A leader of the American Civil Rights Movement, Ralph Abernathy was a minister, and a close associate of Martin Luther King, Jr. in the Southern Christian Leadership Conference. Following King's assassination, Dr. Abernathy took up the leadership of the SCLC Poor People's Campaign and led the March on Washington, D.C. that had been planned for May 1968.
Ralph Abernathy, the grandson of a slave, was born in Linden, Alabama on March 11, 1926. Ralph's father William, started life, the son of a slave and was later a sharecropper. Saving his money and working hard he was able to buy 500 acres of land for his own farm. William Abernathy was also the first African American to vote in his county.
Ralph Abernathy studied sociology at Atlanta University before becoming a pastor of the First Baptist Church in Montgomery, Alabama. While attending college he was elected president of the student council and led successful protests that called for better cafeteria conditions and better living quarters for students.
Abernathy first met Martin Luther King in the early 1950's, when the two were ministers of congregations in Montgomery, Alabama. They became widely known as leading the civil rights movement in the South after the success of the Montgomery Bus Boycotts in 1955. When Rosa Parks was arrested for not giving up her seat on a bus to a white man Martin Luther King, Ralph Abernathy and other black leaders in Montgomery worked tirelessly using non-violent means to change segregation laws.
In 1957 Abernathy, Martin Luther King and Bayard Rustin, formed the Southern Christian Leadership Conference (SCLC). King was president and Abernathy became the secretary and treasurer. On an evening in January 1957 Dr. King, Dr. Abernathy and other Ministers were planning the creation of the SCLC in Atlanta, but there were radical whites who wanted to stop them. That same night the Abernathy home and church were bombed, along with Mt. Olive Church, Bell Street Church and the home of Rev. Robert Graetz. Hearing the news, Dr. King and Dr. Abernathy immediately returned to Montgomery, leaving Coretta Scott King to conduct the first meeting of SCLC. The new organization was committed to using nonviolence in the struggle for civil rights, and SCLC adopted the motto: "Not one hair of one head of one person should be harmed."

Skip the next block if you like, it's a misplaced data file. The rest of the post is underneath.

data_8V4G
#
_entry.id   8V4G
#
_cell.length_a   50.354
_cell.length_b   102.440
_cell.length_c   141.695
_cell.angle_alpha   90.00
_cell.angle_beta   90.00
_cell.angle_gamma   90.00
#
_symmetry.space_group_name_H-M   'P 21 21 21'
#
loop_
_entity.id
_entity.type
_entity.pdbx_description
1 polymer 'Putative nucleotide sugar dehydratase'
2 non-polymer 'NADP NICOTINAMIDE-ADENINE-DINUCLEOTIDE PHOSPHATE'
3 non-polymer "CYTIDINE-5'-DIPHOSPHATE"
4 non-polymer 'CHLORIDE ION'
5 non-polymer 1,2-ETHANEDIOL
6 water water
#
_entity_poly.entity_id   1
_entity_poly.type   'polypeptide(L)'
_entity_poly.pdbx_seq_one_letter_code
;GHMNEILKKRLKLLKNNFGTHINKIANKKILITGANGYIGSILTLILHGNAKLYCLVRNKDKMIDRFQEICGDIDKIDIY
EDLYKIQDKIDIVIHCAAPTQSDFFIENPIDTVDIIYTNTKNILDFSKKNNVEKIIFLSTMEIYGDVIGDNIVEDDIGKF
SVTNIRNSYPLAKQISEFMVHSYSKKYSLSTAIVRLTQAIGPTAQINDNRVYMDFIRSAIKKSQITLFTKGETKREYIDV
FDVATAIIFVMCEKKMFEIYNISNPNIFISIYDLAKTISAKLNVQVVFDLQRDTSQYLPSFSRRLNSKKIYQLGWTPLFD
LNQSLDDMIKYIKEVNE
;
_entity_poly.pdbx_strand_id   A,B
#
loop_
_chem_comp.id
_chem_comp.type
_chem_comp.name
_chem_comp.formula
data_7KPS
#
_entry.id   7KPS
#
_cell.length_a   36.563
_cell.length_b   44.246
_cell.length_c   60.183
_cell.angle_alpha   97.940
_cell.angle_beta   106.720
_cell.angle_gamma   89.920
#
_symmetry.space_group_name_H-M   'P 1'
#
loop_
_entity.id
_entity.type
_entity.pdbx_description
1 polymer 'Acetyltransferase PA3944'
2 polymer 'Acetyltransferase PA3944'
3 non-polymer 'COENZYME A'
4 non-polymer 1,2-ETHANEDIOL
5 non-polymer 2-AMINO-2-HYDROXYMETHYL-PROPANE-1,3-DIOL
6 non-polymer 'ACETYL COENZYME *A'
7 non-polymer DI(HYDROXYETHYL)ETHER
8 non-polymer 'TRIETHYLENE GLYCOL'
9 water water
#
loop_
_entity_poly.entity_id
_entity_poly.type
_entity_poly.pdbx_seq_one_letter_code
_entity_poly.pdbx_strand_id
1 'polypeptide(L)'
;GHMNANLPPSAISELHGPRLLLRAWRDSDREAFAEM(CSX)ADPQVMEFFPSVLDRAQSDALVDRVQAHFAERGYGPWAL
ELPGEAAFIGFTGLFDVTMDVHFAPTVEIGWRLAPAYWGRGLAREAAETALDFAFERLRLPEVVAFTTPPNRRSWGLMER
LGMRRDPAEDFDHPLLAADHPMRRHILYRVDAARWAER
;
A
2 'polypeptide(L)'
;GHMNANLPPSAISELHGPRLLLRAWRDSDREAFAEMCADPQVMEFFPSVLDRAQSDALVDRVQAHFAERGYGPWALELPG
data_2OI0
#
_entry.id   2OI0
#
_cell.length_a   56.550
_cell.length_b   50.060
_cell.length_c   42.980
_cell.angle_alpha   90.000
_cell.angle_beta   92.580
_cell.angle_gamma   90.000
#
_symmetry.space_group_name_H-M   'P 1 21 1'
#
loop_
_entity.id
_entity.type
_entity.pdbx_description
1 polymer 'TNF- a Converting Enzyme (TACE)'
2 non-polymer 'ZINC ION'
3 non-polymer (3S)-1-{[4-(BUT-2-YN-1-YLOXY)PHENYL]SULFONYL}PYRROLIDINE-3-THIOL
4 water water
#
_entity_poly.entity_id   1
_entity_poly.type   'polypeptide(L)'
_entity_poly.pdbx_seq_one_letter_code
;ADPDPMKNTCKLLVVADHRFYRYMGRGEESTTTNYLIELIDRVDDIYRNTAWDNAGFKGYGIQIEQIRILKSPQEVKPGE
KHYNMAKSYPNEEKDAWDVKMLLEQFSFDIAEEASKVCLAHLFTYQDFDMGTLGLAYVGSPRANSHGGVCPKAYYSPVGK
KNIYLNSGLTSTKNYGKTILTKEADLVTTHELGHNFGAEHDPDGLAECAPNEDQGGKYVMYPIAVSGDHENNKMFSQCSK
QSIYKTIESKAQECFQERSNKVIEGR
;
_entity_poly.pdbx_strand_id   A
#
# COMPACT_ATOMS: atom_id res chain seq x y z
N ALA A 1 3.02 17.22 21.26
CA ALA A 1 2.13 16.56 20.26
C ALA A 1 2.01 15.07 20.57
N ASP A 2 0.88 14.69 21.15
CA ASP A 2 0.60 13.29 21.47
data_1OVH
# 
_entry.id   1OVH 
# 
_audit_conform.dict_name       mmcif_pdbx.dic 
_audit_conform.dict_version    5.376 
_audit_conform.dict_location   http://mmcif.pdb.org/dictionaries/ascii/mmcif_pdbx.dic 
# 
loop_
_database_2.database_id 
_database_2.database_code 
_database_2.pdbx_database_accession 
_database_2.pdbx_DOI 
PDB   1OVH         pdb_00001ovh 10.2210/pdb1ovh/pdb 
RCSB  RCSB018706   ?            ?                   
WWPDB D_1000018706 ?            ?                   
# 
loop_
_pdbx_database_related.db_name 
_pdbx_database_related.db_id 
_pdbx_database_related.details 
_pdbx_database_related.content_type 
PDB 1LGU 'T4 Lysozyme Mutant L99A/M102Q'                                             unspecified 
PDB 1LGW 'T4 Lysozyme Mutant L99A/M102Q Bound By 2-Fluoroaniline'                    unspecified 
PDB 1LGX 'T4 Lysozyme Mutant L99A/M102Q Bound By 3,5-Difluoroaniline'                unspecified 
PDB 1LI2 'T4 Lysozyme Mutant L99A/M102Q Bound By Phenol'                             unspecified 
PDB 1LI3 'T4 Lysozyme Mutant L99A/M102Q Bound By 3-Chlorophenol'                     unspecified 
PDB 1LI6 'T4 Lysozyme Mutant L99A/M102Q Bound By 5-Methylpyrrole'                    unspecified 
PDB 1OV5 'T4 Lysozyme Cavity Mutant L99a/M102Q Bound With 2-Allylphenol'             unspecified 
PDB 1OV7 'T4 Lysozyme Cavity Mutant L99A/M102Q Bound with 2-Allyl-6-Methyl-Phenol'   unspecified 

Ralph Abernathy and Dr. King's partnership spearheaded successful nonviolent movements in Montgomery, Albany, Birmingham, Mississippi, Washington, Selma, St. Augustine, Chicago and Memphis. Their work helped to secure the passage of the landmark Civil Rights Bill of 1964, the Voting Rights Act of 1965 and the abolition of Jim Crow Segregation Laws in the southern United States.
Believing in his cause, Ralph Abernathy and his family endured bombings, violence, and brutal beatings by southern law officers. He was arrested 44 times in his fight for equality and had to stand by and watch the continual terrorizing and eventual assassination of Dr. King, the murders of colleagues, and the murders of five innocent children in Birmingham. Dr. King and Dr. Abernathy undauntedly and unrelentingly marched the streets of the South proclaiming, “Let my people go.”
For 13 turbulent years, from 1955 until Dr. King’s death on April 4, 1968, Dr. King and Dr. Abernathy journeyed together, every step of the way and were inseparable as best friends, sharing the same hotel rooms, jail cells and podiums, all the way to the end. By tearing down the walls of segregation, discrimination and helping to establish new legislation, Dr. King and Dr. Abernathy were able to break down legal barriers, giving millions of African Americans their voting rights and ending the grossly unfair segregation laws. Their Civil and Human Rights Movement serves as an inspiration and model of America’s principled non violent struggle for freedom, justice and equality.